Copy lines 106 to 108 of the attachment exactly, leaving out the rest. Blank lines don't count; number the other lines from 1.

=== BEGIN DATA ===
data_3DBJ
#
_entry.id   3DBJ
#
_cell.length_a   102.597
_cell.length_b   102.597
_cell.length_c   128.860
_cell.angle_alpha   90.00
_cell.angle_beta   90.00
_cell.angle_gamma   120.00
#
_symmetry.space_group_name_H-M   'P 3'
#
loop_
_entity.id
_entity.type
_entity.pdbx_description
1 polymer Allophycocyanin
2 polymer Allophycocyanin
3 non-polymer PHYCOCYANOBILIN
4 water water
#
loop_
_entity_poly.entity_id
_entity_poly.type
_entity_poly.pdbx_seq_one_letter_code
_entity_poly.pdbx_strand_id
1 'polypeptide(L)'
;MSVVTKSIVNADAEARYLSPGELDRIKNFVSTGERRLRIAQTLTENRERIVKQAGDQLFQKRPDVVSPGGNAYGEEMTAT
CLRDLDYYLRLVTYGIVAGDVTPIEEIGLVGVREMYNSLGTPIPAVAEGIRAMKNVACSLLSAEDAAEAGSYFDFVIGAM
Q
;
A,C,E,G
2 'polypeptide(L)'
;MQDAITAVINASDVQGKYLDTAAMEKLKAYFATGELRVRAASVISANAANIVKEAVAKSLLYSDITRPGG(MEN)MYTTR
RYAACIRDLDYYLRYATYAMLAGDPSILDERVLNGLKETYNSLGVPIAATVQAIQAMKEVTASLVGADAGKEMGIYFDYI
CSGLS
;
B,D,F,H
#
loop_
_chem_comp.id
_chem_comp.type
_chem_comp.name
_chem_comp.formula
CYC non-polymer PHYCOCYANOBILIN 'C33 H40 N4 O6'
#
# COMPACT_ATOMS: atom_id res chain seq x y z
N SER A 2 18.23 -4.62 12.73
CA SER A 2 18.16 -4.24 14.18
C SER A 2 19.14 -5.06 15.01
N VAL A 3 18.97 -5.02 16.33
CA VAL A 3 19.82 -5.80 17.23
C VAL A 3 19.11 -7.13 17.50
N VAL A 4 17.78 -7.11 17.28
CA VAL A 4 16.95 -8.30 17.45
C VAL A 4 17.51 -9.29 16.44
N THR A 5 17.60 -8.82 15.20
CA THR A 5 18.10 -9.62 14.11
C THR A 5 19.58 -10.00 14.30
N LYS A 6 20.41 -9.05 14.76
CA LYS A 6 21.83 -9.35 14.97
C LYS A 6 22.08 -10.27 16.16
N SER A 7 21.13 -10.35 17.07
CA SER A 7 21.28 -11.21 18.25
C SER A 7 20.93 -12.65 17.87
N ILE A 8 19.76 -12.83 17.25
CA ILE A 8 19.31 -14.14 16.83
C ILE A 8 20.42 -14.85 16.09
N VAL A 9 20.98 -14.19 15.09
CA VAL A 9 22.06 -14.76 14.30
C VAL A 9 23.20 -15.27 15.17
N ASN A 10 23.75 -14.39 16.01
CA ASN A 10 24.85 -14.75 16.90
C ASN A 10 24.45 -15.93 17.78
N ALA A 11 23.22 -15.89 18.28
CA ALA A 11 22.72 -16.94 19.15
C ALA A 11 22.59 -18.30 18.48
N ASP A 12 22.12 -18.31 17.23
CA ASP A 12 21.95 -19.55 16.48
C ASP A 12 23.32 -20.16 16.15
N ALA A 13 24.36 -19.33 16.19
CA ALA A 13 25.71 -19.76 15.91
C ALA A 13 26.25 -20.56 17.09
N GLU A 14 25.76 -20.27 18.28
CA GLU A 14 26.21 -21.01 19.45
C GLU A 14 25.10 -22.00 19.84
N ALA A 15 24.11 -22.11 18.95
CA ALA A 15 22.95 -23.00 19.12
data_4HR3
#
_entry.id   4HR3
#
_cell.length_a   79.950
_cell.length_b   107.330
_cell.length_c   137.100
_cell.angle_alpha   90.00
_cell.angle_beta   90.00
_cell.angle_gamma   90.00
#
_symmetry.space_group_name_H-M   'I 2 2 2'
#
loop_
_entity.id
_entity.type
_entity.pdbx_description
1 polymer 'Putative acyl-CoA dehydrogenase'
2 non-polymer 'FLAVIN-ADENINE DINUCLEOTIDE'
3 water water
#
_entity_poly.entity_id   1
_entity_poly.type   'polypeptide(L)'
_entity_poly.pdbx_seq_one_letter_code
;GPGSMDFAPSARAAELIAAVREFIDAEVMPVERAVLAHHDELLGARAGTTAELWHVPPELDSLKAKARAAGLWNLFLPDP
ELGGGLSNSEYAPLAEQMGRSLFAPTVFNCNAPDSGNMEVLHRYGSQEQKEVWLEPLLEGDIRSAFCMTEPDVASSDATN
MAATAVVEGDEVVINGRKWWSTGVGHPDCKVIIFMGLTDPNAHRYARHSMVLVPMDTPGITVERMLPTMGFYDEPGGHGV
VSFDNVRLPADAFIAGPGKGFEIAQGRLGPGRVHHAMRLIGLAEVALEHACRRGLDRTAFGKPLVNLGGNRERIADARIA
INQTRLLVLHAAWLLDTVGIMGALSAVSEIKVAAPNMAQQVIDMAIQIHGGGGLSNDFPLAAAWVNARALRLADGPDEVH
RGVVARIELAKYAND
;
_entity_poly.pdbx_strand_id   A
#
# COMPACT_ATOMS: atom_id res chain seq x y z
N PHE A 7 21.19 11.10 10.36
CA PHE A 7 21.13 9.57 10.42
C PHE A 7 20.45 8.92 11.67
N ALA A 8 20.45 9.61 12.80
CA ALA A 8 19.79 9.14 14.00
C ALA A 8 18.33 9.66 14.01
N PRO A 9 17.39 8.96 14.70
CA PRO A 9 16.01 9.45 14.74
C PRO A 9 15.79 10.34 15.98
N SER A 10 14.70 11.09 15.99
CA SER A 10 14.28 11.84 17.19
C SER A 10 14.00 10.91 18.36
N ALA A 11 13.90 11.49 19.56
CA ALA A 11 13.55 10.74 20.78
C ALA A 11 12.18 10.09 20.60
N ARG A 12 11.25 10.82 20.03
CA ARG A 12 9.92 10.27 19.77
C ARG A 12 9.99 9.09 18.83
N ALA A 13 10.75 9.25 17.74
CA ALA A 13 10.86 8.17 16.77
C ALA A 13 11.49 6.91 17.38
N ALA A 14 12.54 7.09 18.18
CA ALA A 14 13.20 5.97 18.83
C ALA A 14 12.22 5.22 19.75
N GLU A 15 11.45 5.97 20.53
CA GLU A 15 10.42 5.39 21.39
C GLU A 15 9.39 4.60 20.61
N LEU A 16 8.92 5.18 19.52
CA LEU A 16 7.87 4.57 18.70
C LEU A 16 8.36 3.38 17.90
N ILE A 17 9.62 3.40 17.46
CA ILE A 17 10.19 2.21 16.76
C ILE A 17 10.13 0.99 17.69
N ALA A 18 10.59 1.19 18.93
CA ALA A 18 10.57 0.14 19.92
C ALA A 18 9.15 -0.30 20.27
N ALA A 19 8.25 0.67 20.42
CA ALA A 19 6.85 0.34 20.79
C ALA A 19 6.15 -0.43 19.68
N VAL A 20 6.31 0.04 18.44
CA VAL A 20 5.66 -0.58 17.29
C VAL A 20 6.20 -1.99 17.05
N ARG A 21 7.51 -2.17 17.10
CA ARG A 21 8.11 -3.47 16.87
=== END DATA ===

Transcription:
_entity.pdbx_description
1 polymer 'Putative acyl-CoA dehydrogenase'
2 non-polymer 'FLAVIN-ADENINE DINUCLEOTIDE'